From the prescription side of things, advancements in lipid lowering agents, particularly statins, have resulted in more effective means to lower cholesterol and related lipids. Angiotensin converting enzyme inhibitors (ACE inhibitors) have made a significant improvement in effective treatment of hypertension.

Fitness and healthy eating habits are being adopted by increasing numbers of Americans and result in lowered risk of heart disease and heart-related conditions.

A significant decline in the percentage of Americans who smoke is certainly a factor. In 1974, 36.9% of American adults smoked cigarettes. In 2015, the percentage of adult smokers had declined to 15.6% and continues to decline, though more slowly in recent years.

Negative factors: The risk continues

  • Diabetes: The percentage of Americans suffering from diabetes continues to rise, from 8.8% in 1988-1994 to 11.9% in 2013-2014
  • Hypertension: The percentage of Americans with uncontrolled hypertension has declined sharply from 77.2% of all Americans with hypertension in 1988-1994 to 51.3% in 2013-2014, but is still substantial, with more than half of the US hypertensive population experiencing uncontrolled hypertension. New blood pressure guidelines from the AHA are also expected to have an impact on the number of Americans considered to be hypertensive
  • Obesity: CDC classifies 37.8% of adult Americans as “obese” in 2013-2014

The big picture: How does laboratory testing fit into preventing & treating heart disease?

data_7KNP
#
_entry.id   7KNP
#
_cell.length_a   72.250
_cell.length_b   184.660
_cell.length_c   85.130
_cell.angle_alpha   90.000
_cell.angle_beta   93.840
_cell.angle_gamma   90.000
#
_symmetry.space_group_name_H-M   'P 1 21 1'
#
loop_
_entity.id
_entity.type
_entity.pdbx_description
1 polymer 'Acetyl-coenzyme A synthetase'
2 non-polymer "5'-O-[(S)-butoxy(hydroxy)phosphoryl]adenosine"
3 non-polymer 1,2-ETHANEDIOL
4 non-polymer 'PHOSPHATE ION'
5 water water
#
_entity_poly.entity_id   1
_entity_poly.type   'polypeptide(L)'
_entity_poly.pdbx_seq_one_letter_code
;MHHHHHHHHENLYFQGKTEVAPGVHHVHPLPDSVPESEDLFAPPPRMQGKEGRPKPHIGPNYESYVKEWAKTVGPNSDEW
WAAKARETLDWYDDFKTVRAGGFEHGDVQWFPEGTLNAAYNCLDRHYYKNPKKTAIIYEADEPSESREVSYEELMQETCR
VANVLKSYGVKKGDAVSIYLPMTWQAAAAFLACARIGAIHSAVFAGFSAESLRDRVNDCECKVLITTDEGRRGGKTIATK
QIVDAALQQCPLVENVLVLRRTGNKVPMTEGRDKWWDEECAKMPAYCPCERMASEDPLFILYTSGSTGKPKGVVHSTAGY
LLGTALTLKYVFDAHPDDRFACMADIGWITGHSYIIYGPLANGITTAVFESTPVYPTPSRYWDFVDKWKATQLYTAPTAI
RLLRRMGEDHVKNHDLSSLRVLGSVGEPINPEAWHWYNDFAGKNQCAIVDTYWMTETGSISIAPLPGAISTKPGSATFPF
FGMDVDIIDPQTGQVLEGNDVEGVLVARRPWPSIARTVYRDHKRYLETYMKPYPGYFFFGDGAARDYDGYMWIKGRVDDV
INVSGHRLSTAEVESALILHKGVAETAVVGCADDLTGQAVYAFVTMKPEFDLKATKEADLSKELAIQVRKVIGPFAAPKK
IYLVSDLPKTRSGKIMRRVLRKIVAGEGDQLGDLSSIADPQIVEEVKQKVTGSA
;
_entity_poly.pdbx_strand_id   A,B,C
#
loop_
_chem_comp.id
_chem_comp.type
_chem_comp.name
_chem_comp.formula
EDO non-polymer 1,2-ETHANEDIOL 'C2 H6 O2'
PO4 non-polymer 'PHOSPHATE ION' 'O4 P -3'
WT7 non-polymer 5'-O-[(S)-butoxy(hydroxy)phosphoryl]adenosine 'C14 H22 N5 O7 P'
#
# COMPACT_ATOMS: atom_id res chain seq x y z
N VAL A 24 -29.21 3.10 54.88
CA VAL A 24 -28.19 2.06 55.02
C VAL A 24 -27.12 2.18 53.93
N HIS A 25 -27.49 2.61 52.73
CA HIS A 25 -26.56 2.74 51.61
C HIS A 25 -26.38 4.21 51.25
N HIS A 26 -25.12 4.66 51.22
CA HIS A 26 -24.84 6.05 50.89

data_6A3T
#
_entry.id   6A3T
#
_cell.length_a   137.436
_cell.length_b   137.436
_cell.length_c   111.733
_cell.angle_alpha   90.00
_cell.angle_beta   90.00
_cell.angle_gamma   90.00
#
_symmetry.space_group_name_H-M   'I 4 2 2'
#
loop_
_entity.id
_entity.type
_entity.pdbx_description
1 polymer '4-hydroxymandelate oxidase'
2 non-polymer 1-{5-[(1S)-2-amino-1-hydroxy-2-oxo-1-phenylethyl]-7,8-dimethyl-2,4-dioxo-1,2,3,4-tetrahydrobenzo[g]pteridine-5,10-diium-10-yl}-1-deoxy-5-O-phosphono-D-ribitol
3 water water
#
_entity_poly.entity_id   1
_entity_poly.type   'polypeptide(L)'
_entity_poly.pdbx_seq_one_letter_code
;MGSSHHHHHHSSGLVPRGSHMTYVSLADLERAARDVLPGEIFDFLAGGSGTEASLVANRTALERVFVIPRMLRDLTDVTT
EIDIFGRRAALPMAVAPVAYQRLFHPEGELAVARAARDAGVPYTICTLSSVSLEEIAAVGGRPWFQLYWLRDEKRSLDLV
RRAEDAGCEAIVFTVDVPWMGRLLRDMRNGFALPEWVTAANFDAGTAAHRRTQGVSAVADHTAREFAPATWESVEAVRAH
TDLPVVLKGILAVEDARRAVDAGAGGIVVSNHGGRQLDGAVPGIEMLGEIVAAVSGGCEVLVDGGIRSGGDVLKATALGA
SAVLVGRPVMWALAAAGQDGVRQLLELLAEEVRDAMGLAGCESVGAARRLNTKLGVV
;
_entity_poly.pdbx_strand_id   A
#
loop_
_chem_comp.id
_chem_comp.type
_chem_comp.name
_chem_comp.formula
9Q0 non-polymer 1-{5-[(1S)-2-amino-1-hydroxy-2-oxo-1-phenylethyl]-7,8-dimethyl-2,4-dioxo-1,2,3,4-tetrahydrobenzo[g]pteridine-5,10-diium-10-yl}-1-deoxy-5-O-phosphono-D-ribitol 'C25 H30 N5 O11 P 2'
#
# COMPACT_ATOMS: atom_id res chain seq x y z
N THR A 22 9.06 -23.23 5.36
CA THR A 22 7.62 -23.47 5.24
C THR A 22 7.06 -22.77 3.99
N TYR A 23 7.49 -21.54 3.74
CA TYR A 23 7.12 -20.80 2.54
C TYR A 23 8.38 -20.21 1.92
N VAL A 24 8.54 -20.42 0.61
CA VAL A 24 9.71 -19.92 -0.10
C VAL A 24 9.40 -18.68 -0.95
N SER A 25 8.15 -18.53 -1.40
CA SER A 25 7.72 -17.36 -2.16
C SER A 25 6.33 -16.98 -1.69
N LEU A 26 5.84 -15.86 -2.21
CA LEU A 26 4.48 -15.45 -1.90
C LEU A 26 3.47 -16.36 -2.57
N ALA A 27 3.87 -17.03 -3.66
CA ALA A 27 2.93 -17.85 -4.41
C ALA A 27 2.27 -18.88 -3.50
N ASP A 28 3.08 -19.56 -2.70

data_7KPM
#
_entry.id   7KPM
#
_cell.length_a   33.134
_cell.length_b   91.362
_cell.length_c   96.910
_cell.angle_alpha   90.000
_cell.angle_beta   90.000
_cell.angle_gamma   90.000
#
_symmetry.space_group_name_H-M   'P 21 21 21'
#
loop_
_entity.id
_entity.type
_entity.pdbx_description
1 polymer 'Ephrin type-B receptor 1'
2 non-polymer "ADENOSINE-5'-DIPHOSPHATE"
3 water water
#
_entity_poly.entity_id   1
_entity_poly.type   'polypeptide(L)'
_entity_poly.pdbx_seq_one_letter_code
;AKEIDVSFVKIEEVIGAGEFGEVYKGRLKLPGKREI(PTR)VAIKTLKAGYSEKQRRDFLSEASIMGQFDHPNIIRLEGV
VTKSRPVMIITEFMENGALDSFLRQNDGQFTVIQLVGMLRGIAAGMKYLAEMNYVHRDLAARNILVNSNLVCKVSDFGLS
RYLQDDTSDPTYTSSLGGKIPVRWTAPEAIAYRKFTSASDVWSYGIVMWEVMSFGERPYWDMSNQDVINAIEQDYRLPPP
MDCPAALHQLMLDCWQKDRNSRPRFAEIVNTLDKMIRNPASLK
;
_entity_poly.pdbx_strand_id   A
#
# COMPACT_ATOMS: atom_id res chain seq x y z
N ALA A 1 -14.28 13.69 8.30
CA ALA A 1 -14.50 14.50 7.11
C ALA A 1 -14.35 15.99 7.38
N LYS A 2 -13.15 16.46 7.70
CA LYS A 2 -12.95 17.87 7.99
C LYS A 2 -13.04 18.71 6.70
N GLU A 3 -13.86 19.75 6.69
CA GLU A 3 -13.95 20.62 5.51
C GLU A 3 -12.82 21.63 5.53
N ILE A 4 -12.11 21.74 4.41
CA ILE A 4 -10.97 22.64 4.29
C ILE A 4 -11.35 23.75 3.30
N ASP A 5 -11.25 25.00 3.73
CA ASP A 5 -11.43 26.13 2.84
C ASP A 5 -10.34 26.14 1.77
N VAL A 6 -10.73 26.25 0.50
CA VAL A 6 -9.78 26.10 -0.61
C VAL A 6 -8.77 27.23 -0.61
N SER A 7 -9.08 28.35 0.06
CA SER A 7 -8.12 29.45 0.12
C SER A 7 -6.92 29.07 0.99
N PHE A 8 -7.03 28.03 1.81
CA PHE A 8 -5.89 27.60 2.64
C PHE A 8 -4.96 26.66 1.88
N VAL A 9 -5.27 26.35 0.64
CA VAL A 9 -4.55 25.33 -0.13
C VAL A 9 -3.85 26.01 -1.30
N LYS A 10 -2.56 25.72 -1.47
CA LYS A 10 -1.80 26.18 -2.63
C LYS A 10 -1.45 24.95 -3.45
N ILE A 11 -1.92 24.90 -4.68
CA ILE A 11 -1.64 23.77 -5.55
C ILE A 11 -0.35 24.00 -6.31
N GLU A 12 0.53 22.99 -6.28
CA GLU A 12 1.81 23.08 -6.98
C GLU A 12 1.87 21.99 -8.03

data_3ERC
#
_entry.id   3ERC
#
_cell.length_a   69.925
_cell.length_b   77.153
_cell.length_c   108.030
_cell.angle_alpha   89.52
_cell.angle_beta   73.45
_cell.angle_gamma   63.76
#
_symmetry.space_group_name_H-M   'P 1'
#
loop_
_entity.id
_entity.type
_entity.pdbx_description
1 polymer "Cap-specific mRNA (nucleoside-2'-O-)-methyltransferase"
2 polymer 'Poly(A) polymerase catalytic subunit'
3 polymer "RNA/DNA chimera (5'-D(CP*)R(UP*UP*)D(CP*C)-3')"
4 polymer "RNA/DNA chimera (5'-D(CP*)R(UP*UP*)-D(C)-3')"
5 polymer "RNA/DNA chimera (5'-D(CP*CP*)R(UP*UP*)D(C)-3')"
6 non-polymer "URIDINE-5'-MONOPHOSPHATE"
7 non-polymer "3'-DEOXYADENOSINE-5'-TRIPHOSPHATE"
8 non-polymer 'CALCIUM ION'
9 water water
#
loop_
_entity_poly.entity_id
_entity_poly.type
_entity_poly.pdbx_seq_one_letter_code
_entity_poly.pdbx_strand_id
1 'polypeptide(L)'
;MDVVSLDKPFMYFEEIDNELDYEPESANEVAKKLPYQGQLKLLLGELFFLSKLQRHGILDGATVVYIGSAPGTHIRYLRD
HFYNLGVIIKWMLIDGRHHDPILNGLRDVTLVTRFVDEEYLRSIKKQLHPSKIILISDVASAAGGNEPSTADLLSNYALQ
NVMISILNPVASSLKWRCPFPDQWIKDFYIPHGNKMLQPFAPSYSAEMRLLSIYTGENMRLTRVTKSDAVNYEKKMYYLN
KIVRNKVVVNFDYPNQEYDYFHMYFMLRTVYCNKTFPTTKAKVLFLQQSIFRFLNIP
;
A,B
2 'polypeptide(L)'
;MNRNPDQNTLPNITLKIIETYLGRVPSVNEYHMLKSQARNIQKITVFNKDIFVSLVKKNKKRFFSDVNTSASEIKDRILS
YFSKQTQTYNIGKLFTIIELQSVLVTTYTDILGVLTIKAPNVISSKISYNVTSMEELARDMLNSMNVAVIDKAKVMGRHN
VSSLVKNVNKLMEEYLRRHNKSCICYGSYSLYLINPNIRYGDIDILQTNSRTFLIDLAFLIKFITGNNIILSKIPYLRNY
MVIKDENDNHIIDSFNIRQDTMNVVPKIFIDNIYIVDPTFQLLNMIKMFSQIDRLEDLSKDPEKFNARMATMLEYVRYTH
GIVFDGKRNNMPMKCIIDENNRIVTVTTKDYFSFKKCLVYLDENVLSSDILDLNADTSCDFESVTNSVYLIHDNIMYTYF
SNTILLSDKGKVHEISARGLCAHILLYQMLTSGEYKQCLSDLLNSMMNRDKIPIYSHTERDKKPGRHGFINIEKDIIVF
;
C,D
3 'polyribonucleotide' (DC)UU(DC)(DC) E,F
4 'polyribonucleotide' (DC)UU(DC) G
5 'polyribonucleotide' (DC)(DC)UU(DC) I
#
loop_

In primary care, the emphasis is on both prevention of heart disease and monitoring it in non-acute settings. While the acute care space is largely where diagnosis of acute cardiac episodes, including heart attack and stroke are encountered, this article will focus on the tests in the primary care space.

It’s important to note that vital signs monitoring is a critical companion to lab testing, in addition to history and physical findings, to round out the complete patient picture. Of the seven primary heart disease contributing factors the AHA has identified, five of these are covered by lab screening/monitoring methods and vital signs monitoring.

lab tests for heart disease

Lab tests for screening/monitoring heart disease risk factors:

Test Name
Basic/comprehensive metabolic panels Overall metabolic status Yes General health screen
Cholesterol/HDL/Triglycerides Elevated lipids increase risk Yes Multiple options available
Glucose Elevated glucose increases risk Yes Some glucose methods are available on lipid panel instruments